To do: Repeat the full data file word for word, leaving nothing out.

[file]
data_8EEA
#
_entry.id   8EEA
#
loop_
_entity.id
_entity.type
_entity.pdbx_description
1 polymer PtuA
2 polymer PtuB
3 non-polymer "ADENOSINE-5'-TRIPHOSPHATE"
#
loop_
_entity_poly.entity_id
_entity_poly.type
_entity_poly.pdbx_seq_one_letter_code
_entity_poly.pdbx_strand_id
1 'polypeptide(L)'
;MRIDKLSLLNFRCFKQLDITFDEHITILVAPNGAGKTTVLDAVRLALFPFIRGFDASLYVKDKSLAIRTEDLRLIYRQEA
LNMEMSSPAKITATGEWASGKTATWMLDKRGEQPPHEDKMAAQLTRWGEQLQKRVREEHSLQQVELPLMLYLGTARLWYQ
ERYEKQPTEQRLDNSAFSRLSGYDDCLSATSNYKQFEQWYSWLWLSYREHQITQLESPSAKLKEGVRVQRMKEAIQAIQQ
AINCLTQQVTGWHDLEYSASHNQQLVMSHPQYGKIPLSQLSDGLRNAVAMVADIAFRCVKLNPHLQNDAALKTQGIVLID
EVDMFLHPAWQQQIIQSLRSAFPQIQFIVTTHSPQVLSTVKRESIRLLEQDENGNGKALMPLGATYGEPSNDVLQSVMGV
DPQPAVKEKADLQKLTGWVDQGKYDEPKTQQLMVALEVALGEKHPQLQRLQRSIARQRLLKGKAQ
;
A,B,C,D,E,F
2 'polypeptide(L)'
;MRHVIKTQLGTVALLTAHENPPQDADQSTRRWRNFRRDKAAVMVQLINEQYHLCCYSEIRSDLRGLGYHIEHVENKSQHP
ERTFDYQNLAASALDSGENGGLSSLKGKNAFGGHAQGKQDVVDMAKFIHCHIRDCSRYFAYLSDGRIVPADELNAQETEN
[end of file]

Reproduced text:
data_8EEA
#
_entry.id   8EEA
#
loop_
_entity.id
_entity.type
_entity.pdbx_description
1 polymer PtuA
2 polymer PtuB
3 non-polymer "ADENOSINE-5'-TRIPHOSPHATE"
#
loop_
_entity_poly.entity_id
_entity_poly.type
_entity_poly.pdbx_seq_one_letter_code
_entity_poly.pdbx_strand_id
1 'polypeptide(L)'
;MRIDKLSLLNFRCFKQLDITFDEHITILVAPNGAGKTTVLDAVRLALFPFIRGFDASLYVKDKSLAIRTEDLRLIYRQEA
LNMEMSSPAKITATGEWASGKTATWMLDKRGEQPPHEDKMAAQLTRWGEQLQKRVREEHSLQQVELPLMLYLGTARLWYQ
ERYEKQPTEQRLDNSAFSRLSGYDDCLSATSNYKQFEQWYSWLWLSYREHQITQLESPSAKLKEGVRVQRMKEAIQAIQQ
AINCLTQQVTGWHDLEYSASHNQQLVMSHPQYGKIPLSQLSDGLRNAVAMVADIAFRCVKLNPHLQNDAALKTQGIVLID
EVDMFLHPAWQQQIIQSLRSAFPQIQFIVTTHSPQVLSTVKRESIRLLEQDENGNGKALMPLGATYGEPSNDVLQSVMGV
DPQPAVKEKADLQKLTGWVDQGKYDEPKTQQLMVALEVALGEKHPQLQRLQRSIARQRLLKGKAQ
;
A,B,C,D,E,F
2 'polypeptide(L)'
;MRHVIKTQLGTVALLTAHENPPQDADQSTRRWRNFRRDKAAVMVQLINEQYHLCCYSEIRSDLRGLGYHIEHVENKSQHP
ERTFDYQNLAASALDSGENGGLSSLKGKNAFGGHAQGKQDVVDMAKFIHCHIRDCSRYFAYLSDGRIVPADELNAQETEN